Ian Williams: “I have MS but it doesn’t have me.”
July 4, 2012
The Fresh Outlook
Ian Williams thought his life was over when he was diagnosed with Multiple Sclerosis. But it was just the beginning.
MS is a neurological condition which affects around 100,000 people in the UK. It has a wide range of symptoms and is often unpredictable and affects everyone in a different way. It targets the central nervous system which prevents impulse signals from the brain or delays or misinterprets them.
Although it can affect any part of the body, it usually starts with a single episode of nerve dysfunction, an inflammation of the optic nerve in one eye. It is not terminal but there is no cure.
And when Ian was 27, he got his diagnosis.
He started to have pain in his left eye which led to a loss of vision. “I also experienced a loss of sensation in my leg and weakness. I started to stumble and lose my balance. These symptoms subsided initially and I was diagnosed with relapsing remitting MS.”
Ian continued to work despite his diagnosis as an injection moulding operator for a CD/DVD manufacturer. He was given “all sorts” of medication, from steroids to pain killers.
“They helped for a time but became less effective as time went on,” he said. “It was very much trial and error until I found medication that suited. As the condition progresses new medication has been introduced to manage the associated symptoms.”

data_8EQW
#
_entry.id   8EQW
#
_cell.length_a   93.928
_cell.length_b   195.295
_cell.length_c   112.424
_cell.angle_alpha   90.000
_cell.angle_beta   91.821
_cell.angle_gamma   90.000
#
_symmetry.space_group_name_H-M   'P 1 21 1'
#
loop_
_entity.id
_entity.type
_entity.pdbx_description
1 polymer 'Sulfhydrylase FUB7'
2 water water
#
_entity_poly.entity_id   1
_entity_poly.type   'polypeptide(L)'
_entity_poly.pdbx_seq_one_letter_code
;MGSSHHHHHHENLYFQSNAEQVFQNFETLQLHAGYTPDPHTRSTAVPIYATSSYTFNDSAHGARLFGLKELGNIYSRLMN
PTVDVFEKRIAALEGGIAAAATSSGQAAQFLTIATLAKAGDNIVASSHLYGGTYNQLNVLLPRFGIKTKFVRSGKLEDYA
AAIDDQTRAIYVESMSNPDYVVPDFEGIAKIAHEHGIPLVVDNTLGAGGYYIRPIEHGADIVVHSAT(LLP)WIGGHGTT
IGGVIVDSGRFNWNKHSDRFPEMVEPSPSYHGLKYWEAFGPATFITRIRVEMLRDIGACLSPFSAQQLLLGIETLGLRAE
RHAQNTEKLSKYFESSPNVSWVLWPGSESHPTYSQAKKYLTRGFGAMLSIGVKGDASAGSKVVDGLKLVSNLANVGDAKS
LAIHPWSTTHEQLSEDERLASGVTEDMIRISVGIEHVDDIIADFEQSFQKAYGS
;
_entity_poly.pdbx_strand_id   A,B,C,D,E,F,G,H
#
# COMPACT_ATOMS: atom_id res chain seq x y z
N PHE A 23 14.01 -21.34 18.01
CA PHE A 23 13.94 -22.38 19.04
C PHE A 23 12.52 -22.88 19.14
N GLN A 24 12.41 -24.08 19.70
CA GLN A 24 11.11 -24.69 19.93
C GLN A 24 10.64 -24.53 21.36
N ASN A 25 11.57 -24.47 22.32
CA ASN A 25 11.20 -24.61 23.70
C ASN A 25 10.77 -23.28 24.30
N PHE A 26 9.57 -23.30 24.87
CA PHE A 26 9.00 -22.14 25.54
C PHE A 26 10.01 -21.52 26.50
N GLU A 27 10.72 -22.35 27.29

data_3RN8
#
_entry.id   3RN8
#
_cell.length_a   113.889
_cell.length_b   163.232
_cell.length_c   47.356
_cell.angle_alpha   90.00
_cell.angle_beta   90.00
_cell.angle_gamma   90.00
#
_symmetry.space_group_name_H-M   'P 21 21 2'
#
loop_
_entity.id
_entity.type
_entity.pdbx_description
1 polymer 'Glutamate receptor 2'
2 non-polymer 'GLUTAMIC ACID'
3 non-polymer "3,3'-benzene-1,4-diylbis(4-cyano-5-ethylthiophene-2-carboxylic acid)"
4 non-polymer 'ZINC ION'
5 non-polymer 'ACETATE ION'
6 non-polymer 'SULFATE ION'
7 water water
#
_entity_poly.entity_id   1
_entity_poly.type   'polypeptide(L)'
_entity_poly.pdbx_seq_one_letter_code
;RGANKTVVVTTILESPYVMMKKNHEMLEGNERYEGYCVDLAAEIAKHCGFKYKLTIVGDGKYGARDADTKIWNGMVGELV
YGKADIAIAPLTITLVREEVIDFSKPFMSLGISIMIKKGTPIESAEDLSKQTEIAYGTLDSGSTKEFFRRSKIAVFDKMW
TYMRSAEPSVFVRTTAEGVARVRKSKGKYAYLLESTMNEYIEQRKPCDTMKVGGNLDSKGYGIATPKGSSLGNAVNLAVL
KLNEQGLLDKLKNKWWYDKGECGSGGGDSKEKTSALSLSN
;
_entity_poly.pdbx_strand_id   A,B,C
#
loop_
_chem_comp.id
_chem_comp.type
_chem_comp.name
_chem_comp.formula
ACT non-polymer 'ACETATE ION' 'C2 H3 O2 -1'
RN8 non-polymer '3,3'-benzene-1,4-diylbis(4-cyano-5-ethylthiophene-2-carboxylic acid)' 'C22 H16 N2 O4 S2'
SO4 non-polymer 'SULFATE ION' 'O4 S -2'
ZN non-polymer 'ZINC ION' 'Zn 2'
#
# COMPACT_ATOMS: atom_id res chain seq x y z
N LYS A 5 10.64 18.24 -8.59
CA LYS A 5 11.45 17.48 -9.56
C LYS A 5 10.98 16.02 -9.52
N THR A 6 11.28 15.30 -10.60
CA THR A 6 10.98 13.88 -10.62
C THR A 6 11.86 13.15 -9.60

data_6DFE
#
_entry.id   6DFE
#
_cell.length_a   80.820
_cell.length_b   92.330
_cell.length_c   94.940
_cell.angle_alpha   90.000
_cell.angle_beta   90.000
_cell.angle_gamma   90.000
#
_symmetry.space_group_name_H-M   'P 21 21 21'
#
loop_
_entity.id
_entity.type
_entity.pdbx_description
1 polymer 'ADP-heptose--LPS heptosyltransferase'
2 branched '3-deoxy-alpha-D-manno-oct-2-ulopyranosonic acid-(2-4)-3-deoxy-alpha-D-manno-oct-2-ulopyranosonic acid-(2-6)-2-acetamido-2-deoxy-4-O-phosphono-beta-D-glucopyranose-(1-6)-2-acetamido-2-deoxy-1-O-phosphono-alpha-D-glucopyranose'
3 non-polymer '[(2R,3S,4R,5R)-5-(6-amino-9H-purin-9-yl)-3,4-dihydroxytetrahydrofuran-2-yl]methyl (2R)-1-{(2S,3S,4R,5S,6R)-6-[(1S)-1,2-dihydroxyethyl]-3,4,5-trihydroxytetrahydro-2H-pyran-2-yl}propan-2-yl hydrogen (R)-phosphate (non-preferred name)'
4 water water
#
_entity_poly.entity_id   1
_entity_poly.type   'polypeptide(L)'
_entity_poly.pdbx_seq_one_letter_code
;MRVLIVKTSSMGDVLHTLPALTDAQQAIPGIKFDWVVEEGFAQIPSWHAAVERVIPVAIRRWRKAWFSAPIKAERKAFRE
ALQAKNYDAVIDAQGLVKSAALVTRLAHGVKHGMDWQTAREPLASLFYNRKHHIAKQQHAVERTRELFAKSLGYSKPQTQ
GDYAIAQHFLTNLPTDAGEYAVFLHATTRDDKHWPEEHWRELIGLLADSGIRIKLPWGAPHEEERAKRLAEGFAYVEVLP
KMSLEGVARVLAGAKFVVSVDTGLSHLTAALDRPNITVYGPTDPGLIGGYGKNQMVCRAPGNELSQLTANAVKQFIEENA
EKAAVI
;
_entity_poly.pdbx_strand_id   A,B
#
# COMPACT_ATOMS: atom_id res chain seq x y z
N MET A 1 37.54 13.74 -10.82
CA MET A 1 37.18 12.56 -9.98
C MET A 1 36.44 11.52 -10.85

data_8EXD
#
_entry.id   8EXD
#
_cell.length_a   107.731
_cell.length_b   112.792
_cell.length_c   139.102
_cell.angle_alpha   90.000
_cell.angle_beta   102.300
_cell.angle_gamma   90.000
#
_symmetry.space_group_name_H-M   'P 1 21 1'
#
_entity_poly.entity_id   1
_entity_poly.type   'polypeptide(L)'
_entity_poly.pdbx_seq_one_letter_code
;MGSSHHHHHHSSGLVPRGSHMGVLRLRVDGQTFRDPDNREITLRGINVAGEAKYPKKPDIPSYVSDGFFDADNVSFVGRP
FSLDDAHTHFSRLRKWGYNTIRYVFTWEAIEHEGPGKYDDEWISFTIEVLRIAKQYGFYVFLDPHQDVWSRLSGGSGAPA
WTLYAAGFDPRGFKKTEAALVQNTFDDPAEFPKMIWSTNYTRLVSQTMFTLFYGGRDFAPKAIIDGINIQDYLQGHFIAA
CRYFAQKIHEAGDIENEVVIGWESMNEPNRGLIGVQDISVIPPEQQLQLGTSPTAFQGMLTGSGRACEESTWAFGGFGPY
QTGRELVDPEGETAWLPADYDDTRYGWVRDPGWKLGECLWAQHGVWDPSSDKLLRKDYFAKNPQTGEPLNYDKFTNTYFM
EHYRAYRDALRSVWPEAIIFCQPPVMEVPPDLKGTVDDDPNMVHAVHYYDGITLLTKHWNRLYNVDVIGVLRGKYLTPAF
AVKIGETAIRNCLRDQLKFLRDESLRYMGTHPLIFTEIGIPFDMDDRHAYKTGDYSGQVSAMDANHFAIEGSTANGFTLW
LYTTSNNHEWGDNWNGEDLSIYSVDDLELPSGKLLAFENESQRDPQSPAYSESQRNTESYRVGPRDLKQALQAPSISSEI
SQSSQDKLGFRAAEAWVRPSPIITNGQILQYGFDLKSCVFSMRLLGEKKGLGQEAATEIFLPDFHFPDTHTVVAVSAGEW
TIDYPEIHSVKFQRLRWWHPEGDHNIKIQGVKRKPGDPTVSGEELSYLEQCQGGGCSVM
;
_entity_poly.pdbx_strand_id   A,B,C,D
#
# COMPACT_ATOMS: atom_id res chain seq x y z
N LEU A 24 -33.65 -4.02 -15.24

Adapting to the loss of sensation in his legs and damaged eyesight, Ian’s work life did eventually have to change. Unable to physically continue, Ian went from a well-paid job to benefits in “a matter of weeks”.
“The change was traumatic and had a huge impact on my family. We struggled to pay the mortgage and bills and with two children aged 10 and seven it was very tough,” he explained. “However we tried our best to make sure they didn’t miss out on things. My dad was a tremendous help and I was extremely lucky to have his support, without him we probably would have lost the house.
“There was a massive adjustment to be made and there were some truly awful times. I saw no light at the end of the tunnel and became a social recluse with nothing much to look forward to. The disease was progressing far quicker than expected, although MS is unpredictable and I fell into deep depression”.
He recalls coming out of his pit of despair when his condition began to deteriorate.
“I became very ill and I’d tried many of the disease modifying treatments (DMTs) but they hadn’t helped me. My consultant suggested I try a two-year course of Mitoxantrone, which is a form of chemotherapy and was only used for severe progressive MS.
“Despite the risks involved I felt it was worth a try and was really my only hope of slowing down the rapid progression. The problem was that there wasn’t any money available and WAG refused to fund it, they gave me all sorts of feeble excuses related to the licensing of the drug in the UK. This was not the case so I decided to fight.